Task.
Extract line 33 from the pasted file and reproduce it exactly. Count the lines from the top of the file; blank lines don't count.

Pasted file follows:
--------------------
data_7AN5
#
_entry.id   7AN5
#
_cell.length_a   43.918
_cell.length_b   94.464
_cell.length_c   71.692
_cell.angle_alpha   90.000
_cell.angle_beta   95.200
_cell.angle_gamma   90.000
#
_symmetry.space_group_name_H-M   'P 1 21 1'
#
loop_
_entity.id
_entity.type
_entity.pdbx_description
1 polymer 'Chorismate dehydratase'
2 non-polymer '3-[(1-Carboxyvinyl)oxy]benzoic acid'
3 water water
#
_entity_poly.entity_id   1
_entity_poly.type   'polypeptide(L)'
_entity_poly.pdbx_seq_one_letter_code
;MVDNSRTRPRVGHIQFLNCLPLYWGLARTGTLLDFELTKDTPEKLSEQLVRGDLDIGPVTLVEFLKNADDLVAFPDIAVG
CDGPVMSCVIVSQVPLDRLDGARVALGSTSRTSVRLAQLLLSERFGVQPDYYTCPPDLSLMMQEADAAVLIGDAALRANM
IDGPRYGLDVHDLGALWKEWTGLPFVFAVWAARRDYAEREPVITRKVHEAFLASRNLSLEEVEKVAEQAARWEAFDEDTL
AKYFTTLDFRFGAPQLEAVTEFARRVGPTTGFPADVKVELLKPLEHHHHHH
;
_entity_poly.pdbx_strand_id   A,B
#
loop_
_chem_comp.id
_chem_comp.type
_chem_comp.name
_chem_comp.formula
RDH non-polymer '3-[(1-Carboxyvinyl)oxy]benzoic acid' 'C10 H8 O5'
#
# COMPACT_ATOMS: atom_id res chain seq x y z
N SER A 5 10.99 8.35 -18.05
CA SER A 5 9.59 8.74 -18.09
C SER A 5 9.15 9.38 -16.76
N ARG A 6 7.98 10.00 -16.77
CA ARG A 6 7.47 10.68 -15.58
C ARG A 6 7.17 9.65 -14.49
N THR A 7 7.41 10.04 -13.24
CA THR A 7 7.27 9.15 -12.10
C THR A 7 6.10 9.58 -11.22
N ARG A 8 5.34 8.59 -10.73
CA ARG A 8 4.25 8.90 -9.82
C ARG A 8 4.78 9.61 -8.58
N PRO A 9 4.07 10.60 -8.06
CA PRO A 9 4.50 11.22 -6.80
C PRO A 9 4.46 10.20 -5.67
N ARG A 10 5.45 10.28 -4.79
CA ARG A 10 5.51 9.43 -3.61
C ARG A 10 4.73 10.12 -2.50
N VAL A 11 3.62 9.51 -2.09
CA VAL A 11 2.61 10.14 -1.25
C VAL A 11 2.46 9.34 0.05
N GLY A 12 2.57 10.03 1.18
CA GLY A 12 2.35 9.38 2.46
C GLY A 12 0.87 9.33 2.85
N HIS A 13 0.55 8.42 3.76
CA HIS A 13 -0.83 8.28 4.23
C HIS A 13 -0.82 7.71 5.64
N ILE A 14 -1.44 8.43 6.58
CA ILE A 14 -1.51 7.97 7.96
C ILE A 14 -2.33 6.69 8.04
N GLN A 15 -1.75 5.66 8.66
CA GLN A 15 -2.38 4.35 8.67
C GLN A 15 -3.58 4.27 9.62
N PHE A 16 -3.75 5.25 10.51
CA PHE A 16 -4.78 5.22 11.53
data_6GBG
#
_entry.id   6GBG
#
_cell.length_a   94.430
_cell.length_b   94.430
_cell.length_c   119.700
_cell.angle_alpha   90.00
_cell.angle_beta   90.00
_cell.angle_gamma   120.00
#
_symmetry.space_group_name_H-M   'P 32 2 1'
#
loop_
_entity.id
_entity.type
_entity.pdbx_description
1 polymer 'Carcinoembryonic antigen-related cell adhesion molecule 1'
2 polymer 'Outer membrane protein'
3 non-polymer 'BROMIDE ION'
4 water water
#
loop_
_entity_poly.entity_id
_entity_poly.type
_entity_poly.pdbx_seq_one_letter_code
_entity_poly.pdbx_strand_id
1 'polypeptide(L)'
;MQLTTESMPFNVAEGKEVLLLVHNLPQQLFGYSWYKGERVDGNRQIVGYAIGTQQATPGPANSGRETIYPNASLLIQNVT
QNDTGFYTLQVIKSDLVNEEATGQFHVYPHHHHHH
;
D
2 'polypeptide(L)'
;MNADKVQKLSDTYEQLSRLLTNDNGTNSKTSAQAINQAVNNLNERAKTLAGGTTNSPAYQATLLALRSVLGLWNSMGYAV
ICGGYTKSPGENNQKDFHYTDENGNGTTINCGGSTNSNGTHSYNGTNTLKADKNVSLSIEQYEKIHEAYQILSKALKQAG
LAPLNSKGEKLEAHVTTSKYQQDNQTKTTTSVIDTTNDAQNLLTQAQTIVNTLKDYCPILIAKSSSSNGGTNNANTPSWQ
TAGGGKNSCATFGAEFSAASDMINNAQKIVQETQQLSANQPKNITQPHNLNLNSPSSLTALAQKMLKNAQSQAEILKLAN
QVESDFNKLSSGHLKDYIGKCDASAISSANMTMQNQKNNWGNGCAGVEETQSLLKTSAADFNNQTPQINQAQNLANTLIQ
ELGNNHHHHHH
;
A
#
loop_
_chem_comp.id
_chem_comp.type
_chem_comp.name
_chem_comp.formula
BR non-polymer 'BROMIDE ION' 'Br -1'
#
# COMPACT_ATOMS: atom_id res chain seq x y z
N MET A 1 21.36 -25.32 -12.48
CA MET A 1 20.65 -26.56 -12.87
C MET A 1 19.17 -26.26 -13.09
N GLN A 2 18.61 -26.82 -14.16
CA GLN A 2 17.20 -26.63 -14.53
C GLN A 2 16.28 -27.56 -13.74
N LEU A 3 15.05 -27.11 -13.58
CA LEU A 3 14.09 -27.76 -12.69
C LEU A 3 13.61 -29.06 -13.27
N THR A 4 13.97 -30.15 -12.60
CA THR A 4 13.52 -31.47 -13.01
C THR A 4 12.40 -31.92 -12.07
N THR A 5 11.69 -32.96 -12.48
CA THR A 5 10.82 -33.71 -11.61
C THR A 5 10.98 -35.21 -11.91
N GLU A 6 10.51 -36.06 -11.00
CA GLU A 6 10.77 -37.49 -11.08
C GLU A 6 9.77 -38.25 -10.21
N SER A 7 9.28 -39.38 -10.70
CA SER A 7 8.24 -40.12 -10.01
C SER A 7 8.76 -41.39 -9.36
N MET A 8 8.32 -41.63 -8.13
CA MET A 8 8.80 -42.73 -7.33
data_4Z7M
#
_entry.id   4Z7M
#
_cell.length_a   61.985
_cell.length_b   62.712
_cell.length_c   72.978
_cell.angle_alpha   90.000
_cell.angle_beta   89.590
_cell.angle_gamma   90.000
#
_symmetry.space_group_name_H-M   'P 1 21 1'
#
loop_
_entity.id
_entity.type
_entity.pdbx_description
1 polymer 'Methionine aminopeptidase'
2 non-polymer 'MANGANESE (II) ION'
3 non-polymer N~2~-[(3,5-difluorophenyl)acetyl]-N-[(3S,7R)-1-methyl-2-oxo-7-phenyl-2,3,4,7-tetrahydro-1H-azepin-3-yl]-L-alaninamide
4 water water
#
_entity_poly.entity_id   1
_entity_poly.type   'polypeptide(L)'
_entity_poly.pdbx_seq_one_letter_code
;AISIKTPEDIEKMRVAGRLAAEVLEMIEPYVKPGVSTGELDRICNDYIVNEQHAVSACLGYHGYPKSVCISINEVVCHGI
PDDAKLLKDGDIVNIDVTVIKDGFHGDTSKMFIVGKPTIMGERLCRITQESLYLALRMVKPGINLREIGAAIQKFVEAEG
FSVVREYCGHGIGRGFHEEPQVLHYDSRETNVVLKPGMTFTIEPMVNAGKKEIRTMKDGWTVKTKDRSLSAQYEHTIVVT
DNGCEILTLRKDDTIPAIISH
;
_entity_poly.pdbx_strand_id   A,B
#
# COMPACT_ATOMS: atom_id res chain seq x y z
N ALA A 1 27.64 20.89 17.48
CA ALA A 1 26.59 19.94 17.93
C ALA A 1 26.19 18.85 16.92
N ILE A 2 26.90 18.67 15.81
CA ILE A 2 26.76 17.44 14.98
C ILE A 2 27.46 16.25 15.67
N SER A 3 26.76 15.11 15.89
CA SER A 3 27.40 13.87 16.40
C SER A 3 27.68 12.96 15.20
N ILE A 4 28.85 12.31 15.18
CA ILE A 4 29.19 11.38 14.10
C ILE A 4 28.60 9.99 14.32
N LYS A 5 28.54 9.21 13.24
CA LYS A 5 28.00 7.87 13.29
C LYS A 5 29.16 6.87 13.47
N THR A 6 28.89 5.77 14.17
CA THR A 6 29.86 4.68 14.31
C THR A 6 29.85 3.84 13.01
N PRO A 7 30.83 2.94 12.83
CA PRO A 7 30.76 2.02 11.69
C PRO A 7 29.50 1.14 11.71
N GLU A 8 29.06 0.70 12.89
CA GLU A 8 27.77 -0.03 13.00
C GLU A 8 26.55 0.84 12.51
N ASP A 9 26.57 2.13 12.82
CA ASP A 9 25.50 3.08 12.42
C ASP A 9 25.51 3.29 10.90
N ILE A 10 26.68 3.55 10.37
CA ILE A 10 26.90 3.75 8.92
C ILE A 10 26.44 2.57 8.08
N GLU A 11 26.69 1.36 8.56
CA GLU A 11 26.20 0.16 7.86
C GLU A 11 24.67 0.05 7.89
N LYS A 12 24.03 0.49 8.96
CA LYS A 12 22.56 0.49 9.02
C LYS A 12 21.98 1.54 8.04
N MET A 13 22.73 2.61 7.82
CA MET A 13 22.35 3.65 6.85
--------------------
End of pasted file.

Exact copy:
_chem_comp.id